Project: Vintage invitations
DIY Doer: Emily (and friends!)
So here’s a lovely simple little tutorial, that can be applied to a number of different projects. A good friend of mine is due with a little girl in a few months and we are throwing her a baby shower; so we got together and formed an old fashioned assembly line and pumped out these darling little invites in no time. They are very simple (which is key when you have quite a few to make!), and quite cute, and there are some good tricks and hints for me to share with you that will aid you with all of your invitation and card making projects.
What you need:
- Kraft Paper
- Paper Doilies (cut into four sections)
- Washi Tape
- A computer/printer (with Microsoft Word, and access to the web)
Step 1. Text Design and Printing
So two things you should know about me; #1 I am not a graphic designer (in case you haven’t already guessed as much), and #2 I have HORRIBLE handwriting. So luckily, to achieve this style you don’t need to write anything by hand (except for the name of the invitee), and you don’t need to be a graphic whiz. There are plenty of free printables out there, but often it is hard to find exactly what you want – so here are some tips on how you can do it yourself!
Microsoft Word and knowing how to insert word art into a document and format it are basically all that you need. Now Word will not have all of these lovely fonts – where do you find them and how do you use them you ask? Simple. Google free fonts (or free vintage fonts, or free calligraphy fonts – whatever your little heart desires). Find a font you want and download it (usually the site you find them on will have a simple download link or button). Find the font file (probably in your downloads folder), it will have the file extension ‘.ttf’ (the bit at the end of the file name). Double click on the file and once it opens look for a button or option to install the font on your machine. If Word is already open when you do this, you may have to shut it down and restart it before the font appears in your list. Done and Done.
The fonts used on this invitation are: “a song for jennifer”, “american typewriter”, “cedarville pnkfun1 cursive”, “some weatz swatches” and “gloucester MT extra condensed”.
As for the bunting, I simply Googled bunting clipart in Google Images, and once I found one I copy-and-pasted (and also recoloured it so it was plain black – Word has a recolour picture formatting function).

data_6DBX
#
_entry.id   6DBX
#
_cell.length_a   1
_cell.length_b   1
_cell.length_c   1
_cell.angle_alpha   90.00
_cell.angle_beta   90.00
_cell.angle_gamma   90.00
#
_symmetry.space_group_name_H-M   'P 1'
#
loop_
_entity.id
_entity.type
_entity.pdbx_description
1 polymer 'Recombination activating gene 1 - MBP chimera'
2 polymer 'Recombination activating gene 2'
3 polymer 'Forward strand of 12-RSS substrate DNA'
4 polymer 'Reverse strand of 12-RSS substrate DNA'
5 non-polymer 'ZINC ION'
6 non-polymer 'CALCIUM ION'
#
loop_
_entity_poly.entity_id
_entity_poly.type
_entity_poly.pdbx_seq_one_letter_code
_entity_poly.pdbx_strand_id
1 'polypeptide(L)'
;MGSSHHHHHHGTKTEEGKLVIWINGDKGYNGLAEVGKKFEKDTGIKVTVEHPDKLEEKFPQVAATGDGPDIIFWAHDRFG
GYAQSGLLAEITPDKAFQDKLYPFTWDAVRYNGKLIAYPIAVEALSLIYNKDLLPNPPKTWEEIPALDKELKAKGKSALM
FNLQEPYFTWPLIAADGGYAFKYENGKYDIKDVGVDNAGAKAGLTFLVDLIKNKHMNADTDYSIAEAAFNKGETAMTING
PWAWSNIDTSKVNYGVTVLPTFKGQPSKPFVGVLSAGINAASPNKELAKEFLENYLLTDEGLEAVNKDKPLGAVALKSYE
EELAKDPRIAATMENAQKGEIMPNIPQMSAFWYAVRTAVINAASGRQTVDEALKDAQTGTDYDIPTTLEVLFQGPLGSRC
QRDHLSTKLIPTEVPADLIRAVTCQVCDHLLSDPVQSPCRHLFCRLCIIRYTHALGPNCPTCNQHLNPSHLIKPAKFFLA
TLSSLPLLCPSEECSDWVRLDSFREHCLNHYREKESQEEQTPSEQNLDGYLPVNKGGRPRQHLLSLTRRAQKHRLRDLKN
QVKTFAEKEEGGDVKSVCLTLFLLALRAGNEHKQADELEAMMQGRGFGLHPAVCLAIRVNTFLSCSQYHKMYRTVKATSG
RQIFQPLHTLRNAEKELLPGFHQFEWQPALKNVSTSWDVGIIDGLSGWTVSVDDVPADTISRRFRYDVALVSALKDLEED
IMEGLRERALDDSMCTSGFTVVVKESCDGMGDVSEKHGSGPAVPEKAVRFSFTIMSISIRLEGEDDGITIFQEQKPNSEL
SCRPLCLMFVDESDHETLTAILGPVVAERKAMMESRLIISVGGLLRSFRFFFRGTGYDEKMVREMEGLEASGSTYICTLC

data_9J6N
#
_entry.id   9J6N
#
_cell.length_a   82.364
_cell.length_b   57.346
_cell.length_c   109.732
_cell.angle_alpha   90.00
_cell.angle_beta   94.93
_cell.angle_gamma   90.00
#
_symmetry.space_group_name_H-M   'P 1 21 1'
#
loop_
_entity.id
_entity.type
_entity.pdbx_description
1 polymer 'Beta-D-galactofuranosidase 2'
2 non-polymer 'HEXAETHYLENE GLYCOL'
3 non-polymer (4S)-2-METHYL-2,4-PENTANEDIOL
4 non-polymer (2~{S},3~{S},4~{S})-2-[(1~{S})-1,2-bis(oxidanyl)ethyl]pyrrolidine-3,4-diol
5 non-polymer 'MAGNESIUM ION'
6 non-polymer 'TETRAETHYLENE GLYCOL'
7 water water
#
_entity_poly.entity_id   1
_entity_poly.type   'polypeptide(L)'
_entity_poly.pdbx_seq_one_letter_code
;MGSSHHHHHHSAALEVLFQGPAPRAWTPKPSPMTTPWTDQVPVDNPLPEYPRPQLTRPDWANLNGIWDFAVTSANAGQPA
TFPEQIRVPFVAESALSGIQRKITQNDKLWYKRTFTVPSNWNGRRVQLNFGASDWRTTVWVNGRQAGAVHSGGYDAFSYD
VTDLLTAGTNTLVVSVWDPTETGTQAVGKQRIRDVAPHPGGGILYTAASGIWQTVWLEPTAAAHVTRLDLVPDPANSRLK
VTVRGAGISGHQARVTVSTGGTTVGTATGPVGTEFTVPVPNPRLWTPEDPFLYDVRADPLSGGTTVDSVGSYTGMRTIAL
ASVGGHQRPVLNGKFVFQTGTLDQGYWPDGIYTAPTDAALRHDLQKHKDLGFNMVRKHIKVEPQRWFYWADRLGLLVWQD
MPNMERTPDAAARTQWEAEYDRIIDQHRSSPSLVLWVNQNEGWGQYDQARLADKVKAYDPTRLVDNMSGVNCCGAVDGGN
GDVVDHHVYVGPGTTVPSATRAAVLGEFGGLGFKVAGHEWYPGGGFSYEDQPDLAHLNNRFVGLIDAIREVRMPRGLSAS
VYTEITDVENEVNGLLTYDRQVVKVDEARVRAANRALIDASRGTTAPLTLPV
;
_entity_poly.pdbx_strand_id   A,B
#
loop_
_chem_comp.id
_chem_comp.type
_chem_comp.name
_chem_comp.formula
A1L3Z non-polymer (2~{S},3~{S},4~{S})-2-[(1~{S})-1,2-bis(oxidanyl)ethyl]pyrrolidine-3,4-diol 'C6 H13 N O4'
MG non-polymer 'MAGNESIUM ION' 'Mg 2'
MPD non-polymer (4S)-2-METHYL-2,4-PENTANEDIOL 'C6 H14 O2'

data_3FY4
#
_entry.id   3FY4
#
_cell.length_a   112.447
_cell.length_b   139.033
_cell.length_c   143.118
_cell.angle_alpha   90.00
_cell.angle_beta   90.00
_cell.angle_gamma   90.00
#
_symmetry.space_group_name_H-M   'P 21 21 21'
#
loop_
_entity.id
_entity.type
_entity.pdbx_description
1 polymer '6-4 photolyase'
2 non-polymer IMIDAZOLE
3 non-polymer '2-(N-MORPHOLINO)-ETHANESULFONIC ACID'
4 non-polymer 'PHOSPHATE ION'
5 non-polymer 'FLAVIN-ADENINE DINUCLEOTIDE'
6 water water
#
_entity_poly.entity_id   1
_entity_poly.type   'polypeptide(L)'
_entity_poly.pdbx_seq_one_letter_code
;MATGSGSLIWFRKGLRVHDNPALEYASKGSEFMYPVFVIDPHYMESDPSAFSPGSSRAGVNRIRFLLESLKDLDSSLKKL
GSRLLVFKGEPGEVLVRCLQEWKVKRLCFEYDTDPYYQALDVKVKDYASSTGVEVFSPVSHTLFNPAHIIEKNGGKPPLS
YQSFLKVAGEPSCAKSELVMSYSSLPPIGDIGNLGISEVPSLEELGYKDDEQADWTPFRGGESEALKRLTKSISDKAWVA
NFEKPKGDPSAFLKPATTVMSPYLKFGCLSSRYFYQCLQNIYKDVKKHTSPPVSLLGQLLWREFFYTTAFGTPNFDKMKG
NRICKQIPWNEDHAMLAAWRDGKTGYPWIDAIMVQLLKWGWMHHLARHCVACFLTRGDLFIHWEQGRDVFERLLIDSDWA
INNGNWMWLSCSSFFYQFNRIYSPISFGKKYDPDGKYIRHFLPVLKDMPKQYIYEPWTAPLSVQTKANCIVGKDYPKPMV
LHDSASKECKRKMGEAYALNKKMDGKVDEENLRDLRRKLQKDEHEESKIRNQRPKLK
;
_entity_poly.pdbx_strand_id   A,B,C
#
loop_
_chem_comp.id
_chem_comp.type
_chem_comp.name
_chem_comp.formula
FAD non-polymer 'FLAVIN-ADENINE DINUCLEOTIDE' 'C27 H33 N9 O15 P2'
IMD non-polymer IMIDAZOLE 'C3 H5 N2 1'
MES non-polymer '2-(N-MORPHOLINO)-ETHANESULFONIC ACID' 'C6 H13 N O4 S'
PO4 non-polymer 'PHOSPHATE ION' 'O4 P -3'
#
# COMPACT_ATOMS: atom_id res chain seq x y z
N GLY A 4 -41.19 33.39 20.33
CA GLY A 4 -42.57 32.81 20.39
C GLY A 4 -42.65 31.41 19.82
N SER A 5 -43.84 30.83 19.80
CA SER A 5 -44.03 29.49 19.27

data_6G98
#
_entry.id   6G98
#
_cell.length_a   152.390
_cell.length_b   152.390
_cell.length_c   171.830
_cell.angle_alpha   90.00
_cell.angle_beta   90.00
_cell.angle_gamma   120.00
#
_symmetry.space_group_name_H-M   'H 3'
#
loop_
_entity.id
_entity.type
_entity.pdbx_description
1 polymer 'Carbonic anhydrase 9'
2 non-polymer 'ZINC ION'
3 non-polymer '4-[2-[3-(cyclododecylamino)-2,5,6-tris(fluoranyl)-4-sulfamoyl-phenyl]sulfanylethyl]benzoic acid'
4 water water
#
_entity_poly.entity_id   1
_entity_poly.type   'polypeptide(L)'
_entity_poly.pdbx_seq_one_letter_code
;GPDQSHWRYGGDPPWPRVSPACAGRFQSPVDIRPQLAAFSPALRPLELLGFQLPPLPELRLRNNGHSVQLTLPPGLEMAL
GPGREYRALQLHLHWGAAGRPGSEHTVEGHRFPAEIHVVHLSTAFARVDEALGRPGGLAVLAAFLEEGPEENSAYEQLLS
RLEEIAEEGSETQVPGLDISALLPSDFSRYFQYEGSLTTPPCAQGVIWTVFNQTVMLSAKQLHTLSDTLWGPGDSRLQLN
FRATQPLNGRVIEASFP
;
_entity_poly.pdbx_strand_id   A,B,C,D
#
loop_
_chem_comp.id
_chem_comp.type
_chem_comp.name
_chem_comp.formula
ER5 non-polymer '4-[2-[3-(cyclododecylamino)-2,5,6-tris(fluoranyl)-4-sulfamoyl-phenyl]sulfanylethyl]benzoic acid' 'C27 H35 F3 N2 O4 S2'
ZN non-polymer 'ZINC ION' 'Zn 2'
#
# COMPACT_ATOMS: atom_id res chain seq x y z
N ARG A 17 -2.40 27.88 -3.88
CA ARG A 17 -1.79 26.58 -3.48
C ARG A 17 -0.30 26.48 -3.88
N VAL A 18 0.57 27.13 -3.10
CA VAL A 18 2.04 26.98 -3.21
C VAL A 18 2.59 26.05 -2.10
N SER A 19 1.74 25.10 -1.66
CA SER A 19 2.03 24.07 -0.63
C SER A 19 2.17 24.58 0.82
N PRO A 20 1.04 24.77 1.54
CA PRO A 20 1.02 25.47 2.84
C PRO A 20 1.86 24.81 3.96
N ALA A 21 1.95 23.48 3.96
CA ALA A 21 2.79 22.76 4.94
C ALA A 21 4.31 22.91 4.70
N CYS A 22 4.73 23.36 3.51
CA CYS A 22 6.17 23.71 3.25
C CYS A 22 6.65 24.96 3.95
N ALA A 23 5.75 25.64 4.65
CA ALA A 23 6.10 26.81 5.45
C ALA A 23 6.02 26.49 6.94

One last tip, if things aren’t staying put where you like them, set text wrapping to “in front of text”. Work with text boxes or word art rather than typing directly onto the page, that way it’s simple to click and drag around your text to position it.
DO print a test run of your invitation first (on scrap paper) to check for positioning, and typos.
Step 2. Cut, fold and Paste
DON’T try to put glue on the whole doily. Focus on the centre (or the corner in this case – but the solid section) and the very edge – otherwise glue gets everywhere and stuck in all of the little cut-outs. If there is a glossy side of the doily flip it over and apply the glue to the matt side, it will stick better.
Step 3. Washi Time
Oh man I love washi tape. So simple to use, and sooooo pretty! Just cut and stick my friends. We did a simple stripe here, but you can cut into triangles for bunting, cross line over line for a wrapped present look; the possibilities are endless (search for washi on pinterest and enjoy). Everyone needs some washi in their craft kit.
Step 4. Personalise
Before we tie it up with the twine, you need to fill in the name section. Because of the contrasting fonts, even my horrible handwriting doesn’t come off too badly, it just fits right in as another font style.
Step 5. Tie it up
We agreed that the invitation needed a little something more for texture and a raised element, so we parcel tied the invite with a little natural twine.
Difficulty: Simple crafting, some computing skills required.